Fleet maintenance conference focuses on cost reduction

by Steven Macleod

EDMONTON, Alta. – Reducing costs and improving a company’s bottom line is one way to gain an employer’s favour, and was the focus of this year’s Alberta Fleet Maintenance Supervisor’s Association annual conference.

The Edmonton Chapter of the provincial association hosted this year’s conference and trade show from Sept. 19 to 21, with the theme of Failure Analysis – Your Key to Cost Reduction.

Applied failure analysis

Failure analysis is the thoughtful review of product and environmental facts, which leads to identification of root causes of product problems.

“When you get into failure analysis it’s always after the fact. You could just get new parts and put it together, but you may want to know what happened and will it happen again?” explained Vern Turner, an industrial heavy equipment technology instructor at NAIT. “It’s information that is good for anybody doing any mechanical work. It’s not magic, it’s looking at stuff and doing things in a logical manner and not destroying evidence before someone looks at it.”

One of the keys to examining a problem in a logical manner is staying organized during the disassembly.

“You have to be organized. It’s really neat, like tracking a moose through the bush,” noted Turner. “A nice orderly fashion when you take it apart, makes it easier to track it.”

When a machine is disassembled the wear patterns will give an indication on what went wrong. Wear patterns have different characteristics and can provide insight into what caused the failure. Close visual examination is necessary in determining problems and technology has made it easier to get more heads under the hood.

“A digital camera is one of the handiest tools you can have. Load it up to the computer and anyone can look at it,” commented Turner. “Lots of times it’s obvious, that plug never got put back in, that unit ran out of oil…if you know what the root cause is and can fix it, you’re curing the machine.”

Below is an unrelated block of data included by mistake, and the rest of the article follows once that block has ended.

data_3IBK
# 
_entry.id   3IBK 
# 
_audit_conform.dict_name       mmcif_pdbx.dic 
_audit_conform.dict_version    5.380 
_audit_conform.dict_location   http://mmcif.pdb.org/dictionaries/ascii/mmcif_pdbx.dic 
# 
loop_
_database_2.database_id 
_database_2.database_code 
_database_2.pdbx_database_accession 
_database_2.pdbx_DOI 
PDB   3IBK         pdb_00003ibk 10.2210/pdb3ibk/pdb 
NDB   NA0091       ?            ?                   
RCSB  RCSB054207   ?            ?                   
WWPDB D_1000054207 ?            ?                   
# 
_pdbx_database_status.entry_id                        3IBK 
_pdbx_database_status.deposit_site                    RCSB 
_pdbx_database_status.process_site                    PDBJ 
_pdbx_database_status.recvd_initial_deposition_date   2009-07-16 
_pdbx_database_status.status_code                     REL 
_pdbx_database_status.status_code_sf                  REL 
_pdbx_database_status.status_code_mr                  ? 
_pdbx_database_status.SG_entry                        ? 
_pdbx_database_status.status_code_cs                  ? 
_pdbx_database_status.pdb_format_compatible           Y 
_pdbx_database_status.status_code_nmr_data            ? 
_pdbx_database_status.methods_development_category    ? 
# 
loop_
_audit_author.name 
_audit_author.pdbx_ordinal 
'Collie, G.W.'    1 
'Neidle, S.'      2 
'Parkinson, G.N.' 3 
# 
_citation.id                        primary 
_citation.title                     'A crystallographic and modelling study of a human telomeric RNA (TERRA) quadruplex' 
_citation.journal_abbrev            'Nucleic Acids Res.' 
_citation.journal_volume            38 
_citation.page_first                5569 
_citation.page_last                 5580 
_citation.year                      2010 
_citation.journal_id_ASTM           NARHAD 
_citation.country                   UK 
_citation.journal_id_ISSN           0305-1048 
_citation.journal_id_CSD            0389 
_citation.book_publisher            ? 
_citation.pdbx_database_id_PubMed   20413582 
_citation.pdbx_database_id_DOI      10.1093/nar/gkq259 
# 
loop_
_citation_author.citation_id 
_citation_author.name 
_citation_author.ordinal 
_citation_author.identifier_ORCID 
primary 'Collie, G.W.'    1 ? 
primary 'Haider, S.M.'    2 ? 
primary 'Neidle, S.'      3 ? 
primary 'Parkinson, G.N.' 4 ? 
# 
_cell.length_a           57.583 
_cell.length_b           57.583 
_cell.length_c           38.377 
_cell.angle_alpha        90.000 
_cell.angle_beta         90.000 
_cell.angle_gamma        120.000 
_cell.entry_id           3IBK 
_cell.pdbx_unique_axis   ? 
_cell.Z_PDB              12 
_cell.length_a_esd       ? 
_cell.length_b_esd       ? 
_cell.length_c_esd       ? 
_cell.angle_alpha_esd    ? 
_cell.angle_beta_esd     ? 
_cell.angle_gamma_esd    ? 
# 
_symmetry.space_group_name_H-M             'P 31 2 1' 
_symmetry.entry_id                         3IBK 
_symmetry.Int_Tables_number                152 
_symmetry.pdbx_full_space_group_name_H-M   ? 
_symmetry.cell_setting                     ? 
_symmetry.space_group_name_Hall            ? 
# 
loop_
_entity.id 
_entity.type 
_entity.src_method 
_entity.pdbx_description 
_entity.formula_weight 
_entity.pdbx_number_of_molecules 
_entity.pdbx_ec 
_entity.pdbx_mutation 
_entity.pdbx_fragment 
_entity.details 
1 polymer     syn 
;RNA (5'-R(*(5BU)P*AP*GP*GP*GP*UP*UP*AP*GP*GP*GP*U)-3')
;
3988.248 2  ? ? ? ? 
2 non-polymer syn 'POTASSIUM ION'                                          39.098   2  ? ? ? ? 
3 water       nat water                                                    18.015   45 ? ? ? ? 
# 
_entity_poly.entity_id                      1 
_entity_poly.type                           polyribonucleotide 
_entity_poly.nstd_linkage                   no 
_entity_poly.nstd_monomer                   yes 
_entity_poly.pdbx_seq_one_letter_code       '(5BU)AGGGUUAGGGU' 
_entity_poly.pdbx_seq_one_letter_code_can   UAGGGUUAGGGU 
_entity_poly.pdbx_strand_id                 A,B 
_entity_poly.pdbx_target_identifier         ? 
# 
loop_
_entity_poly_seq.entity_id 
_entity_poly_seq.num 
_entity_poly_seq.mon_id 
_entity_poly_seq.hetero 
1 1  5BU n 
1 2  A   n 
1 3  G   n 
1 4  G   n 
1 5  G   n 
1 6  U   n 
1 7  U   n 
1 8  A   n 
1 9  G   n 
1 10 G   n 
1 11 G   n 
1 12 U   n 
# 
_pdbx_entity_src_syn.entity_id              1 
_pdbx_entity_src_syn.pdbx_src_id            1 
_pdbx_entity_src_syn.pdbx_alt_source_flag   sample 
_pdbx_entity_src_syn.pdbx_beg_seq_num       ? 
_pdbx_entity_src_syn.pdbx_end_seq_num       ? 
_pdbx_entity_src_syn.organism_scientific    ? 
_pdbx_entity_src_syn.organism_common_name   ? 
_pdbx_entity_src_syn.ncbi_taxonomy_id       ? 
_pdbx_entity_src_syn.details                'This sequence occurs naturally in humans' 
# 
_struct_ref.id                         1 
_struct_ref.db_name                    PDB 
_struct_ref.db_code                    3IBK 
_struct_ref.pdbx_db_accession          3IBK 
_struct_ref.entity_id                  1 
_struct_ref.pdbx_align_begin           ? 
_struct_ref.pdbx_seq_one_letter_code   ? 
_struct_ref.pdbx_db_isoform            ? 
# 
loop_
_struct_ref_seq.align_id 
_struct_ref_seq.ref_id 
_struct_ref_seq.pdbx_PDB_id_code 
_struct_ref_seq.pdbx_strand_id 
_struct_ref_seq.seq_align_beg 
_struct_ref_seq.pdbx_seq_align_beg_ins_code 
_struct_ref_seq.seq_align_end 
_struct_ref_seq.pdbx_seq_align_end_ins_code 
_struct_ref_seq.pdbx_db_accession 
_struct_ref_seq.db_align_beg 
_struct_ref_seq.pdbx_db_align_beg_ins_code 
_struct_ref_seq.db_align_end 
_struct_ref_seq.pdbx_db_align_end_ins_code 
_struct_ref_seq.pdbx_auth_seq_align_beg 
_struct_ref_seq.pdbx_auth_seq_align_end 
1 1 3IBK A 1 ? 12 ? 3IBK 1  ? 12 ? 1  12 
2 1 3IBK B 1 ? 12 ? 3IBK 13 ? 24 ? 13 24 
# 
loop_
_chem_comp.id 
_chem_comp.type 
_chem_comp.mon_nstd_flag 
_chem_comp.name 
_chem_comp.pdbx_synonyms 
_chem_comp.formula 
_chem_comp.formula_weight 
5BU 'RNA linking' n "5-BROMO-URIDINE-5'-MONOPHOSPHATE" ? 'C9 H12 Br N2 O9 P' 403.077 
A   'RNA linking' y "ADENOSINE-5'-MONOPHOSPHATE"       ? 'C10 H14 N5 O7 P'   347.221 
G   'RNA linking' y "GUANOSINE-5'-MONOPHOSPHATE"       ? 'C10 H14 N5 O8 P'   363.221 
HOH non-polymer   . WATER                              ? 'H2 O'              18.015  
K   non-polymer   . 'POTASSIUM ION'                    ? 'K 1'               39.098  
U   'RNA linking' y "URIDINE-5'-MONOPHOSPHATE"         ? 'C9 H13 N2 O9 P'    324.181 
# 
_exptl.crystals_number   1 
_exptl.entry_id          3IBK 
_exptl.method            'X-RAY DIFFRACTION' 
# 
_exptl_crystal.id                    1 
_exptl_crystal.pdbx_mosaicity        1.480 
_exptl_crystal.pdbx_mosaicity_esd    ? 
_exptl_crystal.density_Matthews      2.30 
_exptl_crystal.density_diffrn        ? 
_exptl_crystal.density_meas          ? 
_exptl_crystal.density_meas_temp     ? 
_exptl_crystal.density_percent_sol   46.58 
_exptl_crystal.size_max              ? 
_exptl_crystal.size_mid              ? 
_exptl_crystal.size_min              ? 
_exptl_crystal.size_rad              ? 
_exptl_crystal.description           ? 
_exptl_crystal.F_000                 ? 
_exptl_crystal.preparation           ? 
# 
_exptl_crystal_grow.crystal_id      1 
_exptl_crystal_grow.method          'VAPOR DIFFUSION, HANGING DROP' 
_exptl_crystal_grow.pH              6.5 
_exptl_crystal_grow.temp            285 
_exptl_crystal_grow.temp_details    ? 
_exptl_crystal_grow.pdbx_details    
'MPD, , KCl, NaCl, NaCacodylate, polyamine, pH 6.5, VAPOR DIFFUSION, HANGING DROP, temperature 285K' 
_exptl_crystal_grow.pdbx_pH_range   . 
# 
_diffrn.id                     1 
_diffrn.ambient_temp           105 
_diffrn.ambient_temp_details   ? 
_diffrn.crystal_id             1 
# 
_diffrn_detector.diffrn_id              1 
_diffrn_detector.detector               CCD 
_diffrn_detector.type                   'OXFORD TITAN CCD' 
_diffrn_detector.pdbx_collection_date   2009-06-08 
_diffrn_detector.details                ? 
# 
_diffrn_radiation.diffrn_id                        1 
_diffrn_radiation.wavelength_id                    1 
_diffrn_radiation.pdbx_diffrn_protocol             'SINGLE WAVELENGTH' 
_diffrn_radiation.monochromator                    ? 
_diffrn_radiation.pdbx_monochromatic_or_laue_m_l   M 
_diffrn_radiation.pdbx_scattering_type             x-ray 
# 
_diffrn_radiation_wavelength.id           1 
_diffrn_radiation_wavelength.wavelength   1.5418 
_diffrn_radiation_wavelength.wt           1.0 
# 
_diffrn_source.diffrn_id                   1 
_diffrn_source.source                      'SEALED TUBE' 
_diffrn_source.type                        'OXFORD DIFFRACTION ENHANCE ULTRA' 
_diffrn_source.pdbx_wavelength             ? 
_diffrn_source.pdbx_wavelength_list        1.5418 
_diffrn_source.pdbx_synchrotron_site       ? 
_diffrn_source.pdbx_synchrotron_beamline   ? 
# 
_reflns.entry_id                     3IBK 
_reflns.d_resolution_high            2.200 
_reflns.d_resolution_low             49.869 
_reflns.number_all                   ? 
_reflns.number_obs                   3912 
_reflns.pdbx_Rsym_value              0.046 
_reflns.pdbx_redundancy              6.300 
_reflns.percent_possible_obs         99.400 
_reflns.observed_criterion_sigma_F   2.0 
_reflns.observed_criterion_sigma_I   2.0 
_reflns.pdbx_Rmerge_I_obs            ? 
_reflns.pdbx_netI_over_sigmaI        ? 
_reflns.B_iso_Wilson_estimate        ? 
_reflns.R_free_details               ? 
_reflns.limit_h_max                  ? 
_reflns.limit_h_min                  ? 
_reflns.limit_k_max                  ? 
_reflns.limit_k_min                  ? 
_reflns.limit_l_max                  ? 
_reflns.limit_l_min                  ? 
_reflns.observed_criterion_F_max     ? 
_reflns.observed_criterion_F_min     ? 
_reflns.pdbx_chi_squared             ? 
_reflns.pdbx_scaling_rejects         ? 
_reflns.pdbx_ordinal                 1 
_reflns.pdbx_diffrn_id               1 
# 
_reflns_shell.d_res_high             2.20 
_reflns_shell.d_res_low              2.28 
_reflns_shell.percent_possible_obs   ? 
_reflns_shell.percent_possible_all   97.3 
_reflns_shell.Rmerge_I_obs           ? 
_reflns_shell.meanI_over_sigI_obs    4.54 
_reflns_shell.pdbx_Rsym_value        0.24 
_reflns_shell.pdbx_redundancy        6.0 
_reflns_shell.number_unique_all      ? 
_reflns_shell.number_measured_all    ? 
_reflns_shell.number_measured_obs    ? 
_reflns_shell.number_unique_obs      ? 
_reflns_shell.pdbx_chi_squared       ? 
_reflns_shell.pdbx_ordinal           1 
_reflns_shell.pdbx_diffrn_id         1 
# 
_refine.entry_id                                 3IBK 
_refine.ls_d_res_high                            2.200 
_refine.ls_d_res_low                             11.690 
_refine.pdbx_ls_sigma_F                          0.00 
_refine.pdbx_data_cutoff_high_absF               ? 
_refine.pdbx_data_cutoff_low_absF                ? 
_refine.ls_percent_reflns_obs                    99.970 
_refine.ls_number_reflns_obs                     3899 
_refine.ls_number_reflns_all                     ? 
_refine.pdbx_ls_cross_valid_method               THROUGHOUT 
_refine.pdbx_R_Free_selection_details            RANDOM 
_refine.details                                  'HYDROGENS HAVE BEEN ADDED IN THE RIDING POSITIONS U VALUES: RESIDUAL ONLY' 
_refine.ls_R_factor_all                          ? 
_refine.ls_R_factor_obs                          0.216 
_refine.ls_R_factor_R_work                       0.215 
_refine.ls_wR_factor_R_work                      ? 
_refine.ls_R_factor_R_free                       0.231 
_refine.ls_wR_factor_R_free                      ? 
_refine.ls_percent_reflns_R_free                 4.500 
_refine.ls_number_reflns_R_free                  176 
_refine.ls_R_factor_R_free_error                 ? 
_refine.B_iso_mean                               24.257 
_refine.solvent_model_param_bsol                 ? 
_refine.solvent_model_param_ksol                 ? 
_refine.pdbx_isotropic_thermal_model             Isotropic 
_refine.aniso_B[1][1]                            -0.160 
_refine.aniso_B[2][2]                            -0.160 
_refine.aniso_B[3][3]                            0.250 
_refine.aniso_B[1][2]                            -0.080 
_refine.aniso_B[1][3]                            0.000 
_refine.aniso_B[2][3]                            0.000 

As well as taking photographs, documenting every aspect of the failure analysis process will aid in solving future problems. As part of the documentation, Turner suggests interviewing everyone involved with the vehicle from the operator right through to the guy who pays the bills.

Turner outlined eight steps of the failure analysis process:

* State problem clearly and concisely;

* Organize fact gathering;

* Observe and record facts;

* Think logically with the facts;

* Identify the most probable root cause;

* Communicate with responsible parties;

* Make repairs as directed;

* Follow-up with the customer.

“The goal is repair before failure. The challenge is to find what caused the problem and doing some detective work on paths that fail. What’s the best corrective action to fix it?” Turner said. “It takes a certain amount of commitment to deal with things in this manner from all sides of the coin.”

Warranty claims

Although all warranties are based on time or mileage, not all warranties are created equally.

“You need to know the timeframe, when it starts and when it ends. You need to know what is covered and what is not covered. You also have to know who to contact to do repairs,” commented Dick Bittner, conference organizer with the AFMSA.

As a stipulation under many warranties, equipment must be serviced at a certified warranty location and must maintain a working odometer.

Warranties will vary depending on the size of the truck, whether it’s medium- or heavy-duty and each OEM will have their own set of base limits. The base warranty is only a starting point. Individual items that a customer is more concerned about wearing down can usually be covered under special warranties.

“You can get extended warranties pretty much on everything on the truck,” noted Warren Smith, with Diamond International Trucks. “What International does, and I’m sure the other OEMs do as well, is offer custom warranties. For example you can get added warranty coverage for your A/C.”